The June 24 kidnapping of a Palestinian doctor and his brother by Israeli forces is thereby wiped from history. Inconvenient “chaos” is ignored more generally – for example, the fact that between January to May 30, 2006, according to the Palestinian Center for Human Rights, the Israeli military launched 18 assassinations, described as “targeted assassinations of militants“. Between March 29 to May 30, there were 77 air strikes on Palestinian population centres, government offices and other infrastructure, with nearly 4,000 artillery shells being fired by Israel over the same period. Between May 26 and June 21, more than 40 Palestinians were killed, 30 of them civilians, including 11 children and two pregnant women. None of these are deemed “provocative” by our media.

The Right Of Self-Defence

This preferential reading of recent history allows the media to portray Israeli actions as being consistently in “self-defence”. The Financial Times reported:

“The world’s big powers were at odds over Israel’s strikes on Lebanon yesterday, with US President George W. Bush invoking Israel’s right of self-defence and Russia and European Union officials accusing the country of ‘disproportionate‘ actions.” (Martin Arnold, Caroline Daniel and Daniel Dombey, ‘World powers split over strikes,’ Financial Times, July 14, 2006)

The Daily Mail wrote:

“Whatever provocation Israel has suffered and the murderous fanaticism of Hamas in Gaza and Hezbollah in Lebanon is a cause of despair this brutally disproportionate action is an unworthy and ultimately self-defeating response from a great liberal democracy.

“Of course, any country has a right to self defence. But this deadly cycle of tit-for-tat offers no solution.” (Leader, ‘Stumbling to the brink of the abyss,’ Daily Mail, July 15, 2006)

Over the last month, there have been dozens of references of this kind in the British press to the issue of Israel’s right to self-defence. We have been able to find just one reference to the possibility that Palestinian violence, for example, might be justified on the same grounds.

Chris Hedges, formerly foreign correspondent for The New York Times and currently a senior fellow at the Nation Institute, has noted some of the missing context:

“This isn’t the first time that Israeli soldiers have been captured. We’ve had long and painful negotiations over kidnapped Lebanese, and Israel has made cross-border incursions into Lebanon to capture Lebanese for years and years and years. That’s something well known to Lebanese and probably not as well known to other people.” (‘United States and the Context Behind Israel’s Offensive on Lebanon,’ Democracy Now! July 17, 2006; ?sid=06/07/17/1423257&mode=thread&tid=25)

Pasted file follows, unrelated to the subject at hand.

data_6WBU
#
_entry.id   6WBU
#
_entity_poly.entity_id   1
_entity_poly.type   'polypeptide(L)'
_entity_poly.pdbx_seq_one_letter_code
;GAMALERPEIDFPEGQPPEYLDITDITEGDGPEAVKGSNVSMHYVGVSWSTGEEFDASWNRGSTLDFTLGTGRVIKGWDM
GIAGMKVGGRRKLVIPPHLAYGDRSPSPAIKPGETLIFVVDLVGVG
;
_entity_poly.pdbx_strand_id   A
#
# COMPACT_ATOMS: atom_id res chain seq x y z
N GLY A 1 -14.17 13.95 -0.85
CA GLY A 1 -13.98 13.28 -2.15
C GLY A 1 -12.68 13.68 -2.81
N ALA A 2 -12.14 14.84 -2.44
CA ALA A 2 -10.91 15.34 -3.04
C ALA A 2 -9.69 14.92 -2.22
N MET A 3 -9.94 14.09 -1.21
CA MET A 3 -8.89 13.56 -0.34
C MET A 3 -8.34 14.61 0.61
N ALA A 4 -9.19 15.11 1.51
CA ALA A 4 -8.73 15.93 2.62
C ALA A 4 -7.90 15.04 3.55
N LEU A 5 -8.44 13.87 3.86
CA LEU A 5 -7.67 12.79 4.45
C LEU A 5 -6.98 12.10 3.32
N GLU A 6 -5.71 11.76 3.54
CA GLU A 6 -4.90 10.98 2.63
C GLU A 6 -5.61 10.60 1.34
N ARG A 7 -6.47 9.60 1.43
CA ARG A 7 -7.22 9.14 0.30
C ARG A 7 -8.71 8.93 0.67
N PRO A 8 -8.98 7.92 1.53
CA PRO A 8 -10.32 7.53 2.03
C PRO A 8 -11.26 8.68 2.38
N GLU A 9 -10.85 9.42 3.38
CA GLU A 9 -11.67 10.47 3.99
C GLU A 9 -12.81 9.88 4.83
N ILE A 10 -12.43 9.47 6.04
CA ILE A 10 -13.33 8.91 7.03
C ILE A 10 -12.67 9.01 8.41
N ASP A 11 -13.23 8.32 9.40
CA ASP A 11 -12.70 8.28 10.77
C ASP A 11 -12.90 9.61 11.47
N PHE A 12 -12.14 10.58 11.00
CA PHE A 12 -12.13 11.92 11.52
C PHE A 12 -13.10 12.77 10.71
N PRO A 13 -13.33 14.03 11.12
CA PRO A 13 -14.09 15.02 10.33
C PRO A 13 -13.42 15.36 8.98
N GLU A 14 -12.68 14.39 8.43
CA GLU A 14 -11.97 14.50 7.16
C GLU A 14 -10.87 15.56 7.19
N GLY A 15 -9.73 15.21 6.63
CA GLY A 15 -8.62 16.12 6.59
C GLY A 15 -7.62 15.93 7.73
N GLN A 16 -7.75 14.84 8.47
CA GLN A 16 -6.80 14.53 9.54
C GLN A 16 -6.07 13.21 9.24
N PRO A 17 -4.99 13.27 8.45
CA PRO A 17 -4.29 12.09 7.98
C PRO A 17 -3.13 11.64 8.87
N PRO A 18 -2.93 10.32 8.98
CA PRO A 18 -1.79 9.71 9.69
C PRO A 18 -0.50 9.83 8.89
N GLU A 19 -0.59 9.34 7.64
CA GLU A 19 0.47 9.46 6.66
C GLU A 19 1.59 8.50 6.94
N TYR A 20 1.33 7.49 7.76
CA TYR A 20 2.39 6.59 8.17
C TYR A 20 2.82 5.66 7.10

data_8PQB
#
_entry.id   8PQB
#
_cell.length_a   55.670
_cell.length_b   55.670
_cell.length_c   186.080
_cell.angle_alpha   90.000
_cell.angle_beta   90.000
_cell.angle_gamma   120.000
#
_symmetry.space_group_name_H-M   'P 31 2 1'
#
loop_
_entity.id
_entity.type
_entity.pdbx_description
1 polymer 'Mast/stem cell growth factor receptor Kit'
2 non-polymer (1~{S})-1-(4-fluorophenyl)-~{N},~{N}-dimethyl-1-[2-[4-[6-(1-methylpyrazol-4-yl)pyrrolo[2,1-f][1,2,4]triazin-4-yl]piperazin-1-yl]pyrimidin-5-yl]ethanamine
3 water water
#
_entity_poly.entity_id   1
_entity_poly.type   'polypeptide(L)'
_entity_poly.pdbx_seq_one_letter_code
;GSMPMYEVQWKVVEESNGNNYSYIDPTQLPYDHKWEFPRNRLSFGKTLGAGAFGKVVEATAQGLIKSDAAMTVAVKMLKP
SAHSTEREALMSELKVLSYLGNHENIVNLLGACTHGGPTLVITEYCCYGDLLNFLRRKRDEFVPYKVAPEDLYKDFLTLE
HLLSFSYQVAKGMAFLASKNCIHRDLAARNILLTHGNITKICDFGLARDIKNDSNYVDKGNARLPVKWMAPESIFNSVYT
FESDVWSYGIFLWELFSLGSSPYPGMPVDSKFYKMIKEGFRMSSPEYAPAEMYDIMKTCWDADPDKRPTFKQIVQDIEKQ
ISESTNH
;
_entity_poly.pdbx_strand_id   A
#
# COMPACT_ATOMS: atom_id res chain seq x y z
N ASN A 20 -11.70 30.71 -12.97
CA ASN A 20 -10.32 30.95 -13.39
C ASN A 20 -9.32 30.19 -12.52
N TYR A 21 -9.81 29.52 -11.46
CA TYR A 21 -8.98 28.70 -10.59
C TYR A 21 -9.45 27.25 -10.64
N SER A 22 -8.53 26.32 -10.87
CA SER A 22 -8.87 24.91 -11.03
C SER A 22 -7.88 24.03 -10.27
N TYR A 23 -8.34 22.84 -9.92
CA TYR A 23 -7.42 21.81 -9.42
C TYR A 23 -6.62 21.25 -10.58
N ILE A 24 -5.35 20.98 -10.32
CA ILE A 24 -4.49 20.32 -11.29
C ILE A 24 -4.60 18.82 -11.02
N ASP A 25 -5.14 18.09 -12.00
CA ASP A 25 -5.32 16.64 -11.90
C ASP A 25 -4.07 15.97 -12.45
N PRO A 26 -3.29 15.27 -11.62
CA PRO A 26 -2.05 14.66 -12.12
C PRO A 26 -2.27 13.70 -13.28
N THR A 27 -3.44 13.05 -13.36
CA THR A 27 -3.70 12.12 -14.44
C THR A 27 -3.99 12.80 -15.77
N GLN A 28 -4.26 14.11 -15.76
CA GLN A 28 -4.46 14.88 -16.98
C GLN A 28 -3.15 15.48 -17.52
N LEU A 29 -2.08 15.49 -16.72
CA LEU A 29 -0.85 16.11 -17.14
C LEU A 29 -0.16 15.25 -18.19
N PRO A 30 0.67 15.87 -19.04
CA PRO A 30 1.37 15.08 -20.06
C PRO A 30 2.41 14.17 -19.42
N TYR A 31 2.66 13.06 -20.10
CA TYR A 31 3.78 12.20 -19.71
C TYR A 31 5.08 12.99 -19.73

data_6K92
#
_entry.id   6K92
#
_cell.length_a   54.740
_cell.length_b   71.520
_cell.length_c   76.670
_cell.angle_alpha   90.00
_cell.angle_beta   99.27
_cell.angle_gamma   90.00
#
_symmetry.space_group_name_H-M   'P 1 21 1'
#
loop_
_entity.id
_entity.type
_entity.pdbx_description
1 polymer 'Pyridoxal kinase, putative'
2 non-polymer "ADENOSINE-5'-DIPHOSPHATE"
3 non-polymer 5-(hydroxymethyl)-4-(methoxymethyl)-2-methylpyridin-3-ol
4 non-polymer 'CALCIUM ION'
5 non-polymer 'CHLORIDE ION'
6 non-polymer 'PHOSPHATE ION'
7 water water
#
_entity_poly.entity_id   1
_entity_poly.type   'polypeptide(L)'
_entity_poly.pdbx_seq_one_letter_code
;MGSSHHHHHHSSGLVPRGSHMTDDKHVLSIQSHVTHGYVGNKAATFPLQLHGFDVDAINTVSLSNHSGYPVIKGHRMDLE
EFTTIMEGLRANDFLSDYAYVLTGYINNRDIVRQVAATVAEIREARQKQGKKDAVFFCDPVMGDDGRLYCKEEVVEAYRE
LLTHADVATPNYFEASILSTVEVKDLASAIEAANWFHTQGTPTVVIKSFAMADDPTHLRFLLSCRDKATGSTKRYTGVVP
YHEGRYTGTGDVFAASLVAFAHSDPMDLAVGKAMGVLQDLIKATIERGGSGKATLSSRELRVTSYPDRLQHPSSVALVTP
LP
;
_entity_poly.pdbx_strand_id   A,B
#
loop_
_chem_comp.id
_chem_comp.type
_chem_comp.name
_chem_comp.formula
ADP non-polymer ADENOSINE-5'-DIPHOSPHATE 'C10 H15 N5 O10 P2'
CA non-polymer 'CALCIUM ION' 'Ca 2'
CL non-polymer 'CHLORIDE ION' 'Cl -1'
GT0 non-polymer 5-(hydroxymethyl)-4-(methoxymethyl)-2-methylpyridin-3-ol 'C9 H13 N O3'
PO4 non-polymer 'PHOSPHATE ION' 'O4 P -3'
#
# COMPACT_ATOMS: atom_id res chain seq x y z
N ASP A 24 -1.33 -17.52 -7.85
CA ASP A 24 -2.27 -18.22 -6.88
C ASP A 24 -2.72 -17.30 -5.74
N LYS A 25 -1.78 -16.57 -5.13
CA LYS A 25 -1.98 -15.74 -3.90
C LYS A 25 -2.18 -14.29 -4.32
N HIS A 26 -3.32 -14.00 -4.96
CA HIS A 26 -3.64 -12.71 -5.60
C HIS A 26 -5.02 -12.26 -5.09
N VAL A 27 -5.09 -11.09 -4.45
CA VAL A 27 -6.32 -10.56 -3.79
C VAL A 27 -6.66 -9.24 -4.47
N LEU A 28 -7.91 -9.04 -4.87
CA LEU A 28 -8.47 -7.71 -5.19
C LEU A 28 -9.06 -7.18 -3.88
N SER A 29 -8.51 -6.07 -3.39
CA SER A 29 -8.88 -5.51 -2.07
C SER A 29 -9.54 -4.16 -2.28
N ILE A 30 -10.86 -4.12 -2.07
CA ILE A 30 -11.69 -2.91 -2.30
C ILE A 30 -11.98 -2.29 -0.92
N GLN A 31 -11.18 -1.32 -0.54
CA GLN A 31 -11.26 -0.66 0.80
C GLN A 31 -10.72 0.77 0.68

Hedges also recalled that massive aerial bombardment has not always been deemed the necessary Israeli response – in January 2004, Israel freed more than 400 Arab prisoners in return for an Israeli spy.

But kidnapped Lebanese and Palestinians do not exist for our media, just as Palestinian civilians killed by Israeli artillery in May and June are ignored in seeking the causes of conflict. The poverty, malnutrition and oppression within the giant open prison that is Gaza also do not exist as any kind of justification for actions in “self-defence“.

Conclusion – Purely For The Cameras

The public is relentlessly bombarded by the fraudulent media version of events: Israel is merely ‘retaliating’ in ‘self-defence’. Condoleeza Rice (often referred to, affectionately, as ‘Condi’) is an honest broker seeking peace. And, the icing on the propaganda cake, Britain is biased +towards+ Arabs. Patrick Wintour and Ewen MacAskill wrote in the Guardian on July 21:

“In private, the Foreign Office, which has a reputation as being traditionally pro-Arabist, is sceptical about the Israeli strategy and its impact on the wider Middle East.” ( syria/story/0,,1825645,00.html)?

We asked British historian Mark Curtis for his response:

“This is the traditional mainstream media view – ‘pro-Arabist’ being some nice, meaningless term. In fact, the record clearly shows that Britain has played it both ways – both strongly backing its favoured Arab dictators (‘pro-Arabist’) and at the same time arming Israel and supporting its aggression. Current policy is a good example. Traditionally, Britain has also armed both sides. Of course it is by no means against UK interests to have ongoing instability and conflict in the Middle East – the goals are control over oil and having pro-Western regimes in place, after all, not weird notions of peace or democracy, which are purely for the cameras.” (Email to Media Lens, July 26, 2006)

Curtis points to a dark, and for the mainstream media all but unthinkable, truth – when state goals are best achieved by exploiting an overwhelming military advantage, peaceful negotiation, diplomacy and compromise can come to be seen as threats to be crushed at every turn. From this perspective, the more vicious the killing, the more wanton the destruction, the better.


The goal of Media Lens is to promote rationality, compassion and respect for others. In writing letters to journalists, we strongly urge readers to maintain a polite, non-aggressive and non-abusive tone.

Write to Ewen MacAskill
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Write to Jonathan Freedland
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Write to Guardian editor Alan Rusbridger
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Write to Observer editor Roger Alton
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Write to Jonathan Rugman
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Write to Paul Reynolds
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Write to Helen Boaden, head of BBC news